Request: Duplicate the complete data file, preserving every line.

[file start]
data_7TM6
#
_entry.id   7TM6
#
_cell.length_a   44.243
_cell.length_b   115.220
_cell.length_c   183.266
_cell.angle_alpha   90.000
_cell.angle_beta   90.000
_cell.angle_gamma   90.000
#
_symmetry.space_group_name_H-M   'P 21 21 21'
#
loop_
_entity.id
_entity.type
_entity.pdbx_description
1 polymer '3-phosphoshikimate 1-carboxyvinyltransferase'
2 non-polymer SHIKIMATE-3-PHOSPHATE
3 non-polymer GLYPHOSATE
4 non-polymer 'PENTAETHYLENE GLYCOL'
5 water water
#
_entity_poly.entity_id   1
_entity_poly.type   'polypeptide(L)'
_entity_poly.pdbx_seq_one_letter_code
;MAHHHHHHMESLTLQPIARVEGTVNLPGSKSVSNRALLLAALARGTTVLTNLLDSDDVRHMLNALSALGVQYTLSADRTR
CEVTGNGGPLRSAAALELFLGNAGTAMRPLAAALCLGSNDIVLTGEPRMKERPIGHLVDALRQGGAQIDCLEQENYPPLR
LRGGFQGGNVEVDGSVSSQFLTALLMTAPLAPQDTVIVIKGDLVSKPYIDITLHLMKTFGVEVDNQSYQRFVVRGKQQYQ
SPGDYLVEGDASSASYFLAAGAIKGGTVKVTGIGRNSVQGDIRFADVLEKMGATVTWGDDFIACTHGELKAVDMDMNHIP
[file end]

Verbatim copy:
data_7TM6
#
_entry.id   7TM6
#
_cell.length_a   44.243
_cell.length_b   115.220
_cell.length_c   183.266
_cell.angle_alpha   90.000
_cell.angle_beta   90.000
_cell.angle_gamma   90.000
#
_symmetry.space_group_name_H-M   'P 21 21 21'
#
loop_
_entity.id
_entity.type
_entity.pdbx_description
1 polymer '3-phosphoshikimate 1-carboxyvinyltransferase'
2 non-polymer SHIKIMATE-3-PHOSPHATE
3 non-polymer GLYPHOSATE
4 non-polymer 'PENTAETHYLENE GLYCOL'
5 water water
#
_entity_poly.entity_id   1
_entity_poly.type   'polypeptide(L)'
_entity_poly.pdbx_seq_one_letter_code
;MAHHHHHHMESLTLQPIARVEGTVNLPGSKSVSNRALLLAALARGTTVLTNLLDSDDVRHMLNALSALGVQYTLSADRTR
CEVTGNGGPLRSAAALELFLGNAGTAMRPLAAALCLGSNDIVLTGEPRMKERPIGHLVDALRQGGAQIDCLEQENYPPLR
LRGGFQGGNVEVDGSVSSQFLTALLMTAPLAPQDTVIVIKGDLVSKPYIDITLHLMKTFGVEVDNQSYQRFVVRGKQQYQ
SPGDYLVEGDASSASYFLAAGAIKGGTVKVTGIGRNSVQGDIRFADVLEKMGATVTWGDDFIACTHGELKAVDMDMNHIP